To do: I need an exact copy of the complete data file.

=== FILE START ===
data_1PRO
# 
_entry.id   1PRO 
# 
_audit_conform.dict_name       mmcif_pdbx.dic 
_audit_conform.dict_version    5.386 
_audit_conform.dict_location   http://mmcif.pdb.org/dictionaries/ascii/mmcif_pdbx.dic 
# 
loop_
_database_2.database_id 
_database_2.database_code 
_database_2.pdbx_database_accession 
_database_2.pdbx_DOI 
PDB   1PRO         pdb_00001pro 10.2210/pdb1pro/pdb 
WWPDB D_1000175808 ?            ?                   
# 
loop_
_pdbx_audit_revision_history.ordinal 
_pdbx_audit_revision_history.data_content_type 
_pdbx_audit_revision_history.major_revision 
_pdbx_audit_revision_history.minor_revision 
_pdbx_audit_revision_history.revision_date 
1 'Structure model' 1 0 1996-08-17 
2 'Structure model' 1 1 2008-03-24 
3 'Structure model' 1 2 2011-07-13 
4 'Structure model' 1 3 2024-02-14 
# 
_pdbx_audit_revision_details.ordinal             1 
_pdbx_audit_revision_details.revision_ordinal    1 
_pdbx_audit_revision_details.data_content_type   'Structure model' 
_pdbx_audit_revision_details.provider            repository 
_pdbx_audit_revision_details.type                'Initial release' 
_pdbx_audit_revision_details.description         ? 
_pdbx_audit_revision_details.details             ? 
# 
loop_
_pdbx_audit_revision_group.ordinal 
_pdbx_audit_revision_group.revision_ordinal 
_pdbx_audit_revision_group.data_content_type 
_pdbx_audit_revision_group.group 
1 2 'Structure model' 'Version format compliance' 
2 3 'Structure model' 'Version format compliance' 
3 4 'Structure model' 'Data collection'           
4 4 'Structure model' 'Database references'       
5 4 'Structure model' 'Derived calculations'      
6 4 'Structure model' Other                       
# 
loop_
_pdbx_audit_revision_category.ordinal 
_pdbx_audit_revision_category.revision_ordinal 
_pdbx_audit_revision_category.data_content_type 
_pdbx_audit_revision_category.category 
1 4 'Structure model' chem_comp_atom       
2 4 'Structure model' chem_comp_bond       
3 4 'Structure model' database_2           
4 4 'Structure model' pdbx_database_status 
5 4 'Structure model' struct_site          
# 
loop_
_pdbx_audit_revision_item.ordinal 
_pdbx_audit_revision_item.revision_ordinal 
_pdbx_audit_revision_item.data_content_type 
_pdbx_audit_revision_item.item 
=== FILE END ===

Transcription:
data_1PRO
# 
_entry.id   1PRO 
# 
_audit_conform.dict_name       mmcif_pdbx.dic 
_audit_conform.dict_version    5.386 
_audit_conform.dict_location   http://mmcif.pdb.org/dictionaries/ascii/mmcif_pdbx.dic 
# 
loop_
_database_2.database_id 
_database_2.database_code 
_database_2.pdbx_database_accession 
_database_2.pdbx_DOI 
PDB   1PRO         pdb_00001pro 10.2210/pdb1pro/pdb 
WWPDB D_1000175808 ?            ?                   
# 
loop_
_pdbx_audit_revision_history.ordinal 
_pdbx_audit_revision_history.data_content_type 
_pdbx_audit_revision_history.major_revision 
_pdbx_audit_revision_history.minor_revision 
_pdbx_audit_revision_history.revision_date 
1 'Structure model' 1 0 1996-08-17 
2 'Structure model' 1 1 2008-03-24 
3 'Structure model' 1 2 2011-07-13 
4 'Structure model' 1 3 2024-02-14 
# 
_pdbx_audit_revision_details.ordinal             1 
_pdbx_audit_revision_details.revision_ordinal    1 
_pdbx_audit_revision_details.data_content_type   'Structure model' 
_pdbx_audit_revision_details.provider            repository 
_pdbx_audit_revision_details.type                'Initial release' 
_pdbx_audit_revision_details.description         ? 
_pdbx_audit_revision_details.details             ? 
# 
loop_
_pdbx_audit_revision_group.ordinal 
_pdbx_audit_revision_group.revision_ordinal 
_pdbx_audit_revision_group.data_content_type 
_pdbx_audit_revision_group.group 
1 2 'Structure model' 'Version format compliance' 
2 3 'Structure model' 'Version format compliance' 
3 4 'Structure model' 'Data collection'           
4 4 'Structure model' 'Database references'       
5 4 'Structure model' 'Derived calculations'      
6 4 'Structure model' Other                       
# 
loop_
_pdbx_audit_revision_category.ordinal 
_pdbx_audit_revision_category.revision_ordinal 
_pdbx_audit_revision_category.data_content_type 
_pdbx_audit_revision_category.category 
1 4 'Structure model' chem_comp_atom       
2 4 'Structure model' chem_comp_bond       
3 4 'Structure model' database_2           
4 4 'Structure model' pdbx_database_status 
5 4 'Structure model' struct_site          
# 
loop_
_pdbx_audit_revision_item.ordinal 
_pdbx_audit_revision_item.revision_ordinal 
_pdbx_audit_revision_item.data_content_type 
_pdbx_audit_revision_item.item 